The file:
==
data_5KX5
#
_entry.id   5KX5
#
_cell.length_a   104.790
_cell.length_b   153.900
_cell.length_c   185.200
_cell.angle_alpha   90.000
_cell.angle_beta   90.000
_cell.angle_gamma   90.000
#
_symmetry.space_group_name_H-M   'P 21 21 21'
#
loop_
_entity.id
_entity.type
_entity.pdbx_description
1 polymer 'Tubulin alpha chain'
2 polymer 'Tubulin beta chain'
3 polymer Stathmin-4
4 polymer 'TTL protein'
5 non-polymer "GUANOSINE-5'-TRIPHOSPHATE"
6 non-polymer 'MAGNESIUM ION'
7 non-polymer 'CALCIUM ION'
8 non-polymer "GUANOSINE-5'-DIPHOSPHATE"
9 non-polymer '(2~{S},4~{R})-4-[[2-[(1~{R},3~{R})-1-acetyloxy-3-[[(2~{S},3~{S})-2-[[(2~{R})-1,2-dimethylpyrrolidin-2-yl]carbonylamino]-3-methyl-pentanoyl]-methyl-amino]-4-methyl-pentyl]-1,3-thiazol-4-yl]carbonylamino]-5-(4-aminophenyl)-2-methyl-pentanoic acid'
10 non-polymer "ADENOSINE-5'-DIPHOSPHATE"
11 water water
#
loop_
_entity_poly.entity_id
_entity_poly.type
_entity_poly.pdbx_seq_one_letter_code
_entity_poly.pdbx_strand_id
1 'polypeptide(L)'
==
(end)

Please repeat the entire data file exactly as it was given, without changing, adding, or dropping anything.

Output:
data_5KX5
#
_entry.id   5KX5
#
_cell.length_a   104.790
_cell.length_b   153.900
_cell.length_c   185.200
_cell.angle_alpha   90.000
_cell.angle_beta   90.000
_cell.angle_gamma   90.000
#
_symmetry.space_group_name_H-M   'P 21 21 21'
#
loop_
_entity.id
_entity.type
_entity.pdbx_description
1 polymer 'Tubulin alpha chain'
2 polymer 'Tubulin beta chain'
3 polymer Stathmin-4
4 polymer 'TTL protein'
5 non-polymer "GUANOSINE-5'-TRIPHOSPHATE"
6 non-polymer 'MAGNESIUM ION'
7 non-polymer 'CALCIUM ION'
8 non-polymer "GUANOSINE-5'-DIPHOSPHATE"
9 non-polymer '(2~{S},4~{R})-4-[[2-[(1~{R},3~{R})-1-acetyloxy-3-[[(2~{S},3~{S})-2-[[(2~{R})-1,2-dimethylpyrrolidin-2-yl]carbonylamino]-3-methyl-pentanoyl]-methyl-amino]-4-methyl-pentyl]-1,3-thiazol-4-yl]carbonylamino]-5-(4-aminophenyl)-2-methyl-pentanoic acid'
10 non-polymer "ADENOSINE-5'-DIPHOSPHATE"
11 water water
#
loop_
_entity_poly.entity_id
_entity_poly.type
_entity_poly.pdbx_seq_one_letter_code
_entity_poly.pdbx_strand_id
1 'polypeptide(L)'